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New Home Build - Questions - Help-what should we consider

Posted by jean61 (My Page) on
Wed, May 23, 12 at 7:52

There is so much to think about when building. They are running the plumbing in the basement now before the concrete floor is poured. After reading some of these post, I realize we should be thinking ahead.

What are the main things that we should consider when you are on well & septic??

I saw somewhere on this site that - we should consider running the outside faucet on a line that doesn't go through water treatment. Which I would have never thought about--but will now ask builder to do so.

What else should we think about?
What recommendations do you have for Well Water Treatments? We are in Northern Virginia.

I can not tell you -- I have been a nervous wreck building this home--since the day we signed the contract. I just feel I know nothing, so your help is GREATLY APPRECIATED!

Follow-Up Postings:

RE: New Home Build - Questions - Help-what should we consider

Ask your plumber to take a 3' piece of sch.40 PVC and glue a cap on one end. On the other end have them glue a female thread adapter and put a screw in cleanout cap on that.

AS your build progresses ask each sub contractor to give you a final copy of their work print with their layout and field notes on it.

Roll all the prints together and put them in the PVC tube for safekeeping. When the house is done you can use some pipe hanger straps to secure that tube on the wall or ceiling in your utility room or near the main electrical service panel.

It may not seem like much now, but the plumbers, electricians, HVAC duct installers all design their own layouts and no two houses are the same. Once everything is secured behind the sheetrock it is very difficult to be sure how or where pipes and wires run, but if you have the original prints available it makes maintenance or future rehabs much easier to deal with.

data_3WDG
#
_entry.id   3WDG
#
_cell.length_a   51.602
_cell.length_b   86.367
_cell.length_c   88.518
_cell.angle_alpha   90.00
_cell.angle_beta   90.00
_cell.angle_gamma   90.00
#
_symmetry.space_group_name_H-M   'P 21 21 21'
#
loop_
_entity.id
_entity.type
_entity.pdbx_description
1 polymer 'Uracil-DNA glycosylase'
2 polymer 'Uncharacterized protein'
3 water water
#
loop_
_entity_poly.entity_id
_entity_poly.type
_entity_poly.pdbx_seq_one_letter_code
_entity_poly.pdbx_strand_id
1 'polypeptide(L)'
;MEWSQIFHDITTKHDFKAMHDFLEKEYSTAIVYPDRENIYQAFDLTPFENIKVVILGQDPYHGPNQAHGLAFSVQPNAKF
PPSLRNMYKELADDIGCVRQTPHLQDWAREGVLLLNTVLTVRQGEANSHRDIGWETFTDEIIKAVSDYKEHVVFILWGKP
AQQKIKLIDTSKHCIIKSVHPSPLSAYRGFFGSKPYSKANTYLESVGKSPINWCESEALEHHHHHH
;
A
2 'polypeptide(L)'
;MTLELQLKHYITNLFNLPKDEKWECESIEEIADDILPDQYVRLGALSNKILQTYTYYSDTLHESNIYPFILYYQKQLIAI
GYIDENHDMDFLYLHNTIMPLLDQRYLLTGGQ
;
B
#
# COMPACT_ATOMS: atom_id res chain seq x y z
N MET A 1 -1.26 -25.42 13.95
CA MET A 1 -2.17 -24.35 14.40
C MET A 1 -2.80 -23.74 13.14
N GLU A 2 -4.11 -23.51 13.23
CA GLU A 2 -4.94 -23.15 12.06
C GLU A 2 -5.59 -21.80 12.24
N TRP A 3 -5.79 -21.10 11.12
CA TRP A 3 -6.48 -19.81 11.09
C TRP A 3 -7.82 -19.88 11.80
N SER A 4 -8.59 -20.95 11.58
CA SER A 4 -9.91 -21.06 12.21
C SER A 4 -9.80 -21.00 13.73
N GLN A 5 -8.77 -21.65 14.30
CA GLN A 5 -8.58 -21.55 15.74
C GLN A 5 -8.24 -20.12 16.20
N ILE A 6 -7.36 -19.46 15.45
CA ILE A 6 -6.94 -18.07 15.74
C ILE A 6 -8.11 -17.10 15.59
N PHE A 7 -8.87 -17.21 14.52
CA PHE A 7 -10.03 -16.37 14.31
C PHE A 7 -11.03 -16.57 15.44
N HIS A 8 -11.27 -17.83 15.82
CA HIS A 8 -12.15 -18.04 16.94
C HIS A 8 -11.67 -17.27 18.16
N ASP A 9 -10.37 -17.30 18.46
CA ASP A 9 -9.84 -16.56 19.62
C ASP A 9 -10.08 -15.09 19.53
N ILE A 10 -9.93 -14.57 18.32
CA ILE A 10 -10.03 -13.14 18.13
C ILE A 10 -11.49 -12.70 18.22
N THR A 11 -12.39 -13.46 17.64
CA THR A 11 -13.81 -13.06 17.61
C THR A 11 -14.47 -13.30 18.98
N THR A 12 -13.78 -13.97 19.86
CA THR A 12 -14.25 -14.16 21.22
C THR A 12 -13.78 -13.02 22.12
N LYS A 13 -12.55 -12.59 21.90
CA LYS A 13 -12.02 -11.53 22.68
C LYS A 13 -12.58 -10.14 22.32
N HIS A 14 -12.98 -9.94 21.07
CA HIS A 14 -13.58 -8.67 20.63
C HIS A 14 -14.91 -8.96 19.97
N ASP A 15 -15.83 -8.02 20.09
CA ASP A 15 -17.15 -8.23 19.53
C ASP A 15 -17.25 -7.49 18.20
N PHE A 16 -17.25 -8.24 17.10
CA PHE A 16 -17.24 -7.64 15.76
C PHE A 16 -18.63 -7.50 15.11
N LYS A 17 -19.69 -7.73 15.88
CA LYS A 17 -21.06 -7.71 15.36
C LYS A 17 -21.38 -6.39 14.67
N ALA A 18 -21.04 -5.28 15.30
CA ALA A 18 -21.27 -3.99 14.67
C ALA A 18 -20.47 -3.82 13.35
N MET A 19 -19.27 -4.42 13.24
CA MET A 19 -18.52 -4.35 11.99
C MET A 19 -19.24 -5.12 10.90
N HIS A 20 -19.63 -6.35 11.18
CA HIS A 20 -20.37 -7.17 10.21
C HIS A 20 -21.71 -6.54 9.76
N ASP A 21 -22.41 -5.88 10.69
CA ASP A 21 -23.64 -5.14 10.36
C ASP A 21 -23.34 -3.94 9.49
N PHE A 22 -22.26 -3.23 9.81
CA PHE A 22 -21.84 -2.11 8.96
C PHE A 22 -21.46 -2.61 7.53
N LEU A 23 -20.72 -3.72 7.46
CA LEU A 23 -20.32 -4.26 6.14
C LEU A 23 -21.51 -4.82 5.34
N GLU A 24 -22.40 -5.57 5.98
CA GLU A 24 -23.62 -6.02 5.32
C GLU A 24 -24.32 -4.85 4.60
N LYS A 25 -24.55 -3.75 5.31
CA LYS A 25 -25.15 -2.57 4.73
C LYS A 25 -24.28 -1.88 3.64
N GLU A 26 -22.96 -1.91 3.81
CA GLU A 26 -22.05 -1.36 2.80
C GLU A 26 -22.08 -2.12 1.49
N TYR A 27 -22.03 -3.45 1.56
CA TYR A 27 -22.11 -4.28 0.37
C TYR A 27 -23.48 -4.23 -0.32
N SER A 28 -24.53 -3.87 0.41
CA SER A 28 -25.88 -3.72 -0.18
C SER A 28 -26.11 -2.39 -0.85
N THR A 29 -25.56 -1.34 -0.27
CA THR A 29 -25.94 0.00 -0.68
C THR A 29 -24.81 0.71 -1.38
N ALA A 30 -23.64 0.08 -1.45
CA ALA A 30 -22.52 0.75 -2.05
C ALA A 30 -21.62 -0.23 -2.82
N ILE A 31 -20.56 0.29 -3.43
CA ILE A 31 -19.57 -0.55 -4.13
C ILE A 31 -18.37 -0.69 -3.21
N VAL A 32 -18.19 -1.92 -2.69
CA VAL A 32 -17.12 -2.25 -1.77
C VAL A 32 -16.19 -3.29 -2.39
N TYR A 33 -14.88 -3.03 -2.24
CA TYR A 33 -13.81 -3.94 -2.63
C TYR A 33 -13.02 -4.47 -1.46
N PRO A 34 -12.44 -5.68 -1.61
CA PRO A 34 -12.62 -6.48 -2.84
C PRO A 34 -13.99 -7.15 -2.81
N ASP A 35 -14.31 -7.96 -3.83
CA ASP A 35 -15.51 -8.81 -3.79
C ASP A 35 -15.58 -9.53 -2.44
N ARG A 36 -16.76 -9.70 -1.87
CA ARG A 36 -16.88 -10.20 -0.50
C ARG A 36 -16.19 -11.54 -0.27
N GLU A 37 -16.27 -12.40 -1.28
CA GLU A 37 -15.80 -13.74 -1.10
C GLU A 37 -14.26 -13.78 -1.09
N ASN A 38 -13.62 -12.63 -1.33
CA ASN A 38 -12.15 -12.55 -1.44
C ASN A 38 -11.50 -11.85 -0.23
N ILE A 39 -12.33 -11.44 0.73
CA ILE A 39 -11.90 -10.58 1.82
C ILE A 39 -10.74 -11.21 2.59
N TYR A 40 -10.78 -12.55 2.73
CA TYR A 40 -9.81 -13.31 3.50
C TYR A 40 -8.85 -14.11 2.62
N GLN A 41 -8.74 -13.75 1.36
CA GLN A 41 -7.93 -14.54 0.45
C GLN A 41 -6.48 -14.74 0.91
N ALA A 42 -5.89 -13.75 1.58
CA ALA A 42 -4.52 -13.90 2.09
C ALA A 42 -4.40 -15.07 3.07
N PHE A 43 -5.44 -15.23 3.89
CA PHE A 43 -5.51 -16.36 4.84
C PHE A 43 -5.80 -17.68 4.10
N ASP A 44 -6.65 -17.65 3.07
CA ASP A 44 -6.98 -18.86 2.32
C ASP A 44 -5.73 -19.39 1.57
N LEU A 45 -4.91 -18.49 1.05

RE: New Home Build - Questions - Help-what should we consider

The 2nd part of that is to TAKE LOTS OF PICTURES of the pipes, HVAC, electrical, gas lines, etc BEFORE they are buried behind concrete, dirt or drywall.

Hopefully you've already had your well checked by an independent lab.

It's been suggested that since septic drain fields have a life span of XX years, it is not a bad idea if you have the room to prepare two of them now while construction is underway. Then at some future date you could switch from one to the other, giving the first a 'rest'.

There is also this thing about grey water (washer, dishwasher, shower/tub) and not routing it to the septic. Some people save this grey water for irrigation purposes.

There is a lot of discussion concerning garbage disposals and septic systems, mostly negative. That is, they are not recommended. They put undigested solids into your tank which can require additional pump-outs.

RE: New Home Build - Questions - Help-what should we consider

Thanks everyone.... I Love this site!

RE: New Home Build - Questions - Help-what should we consider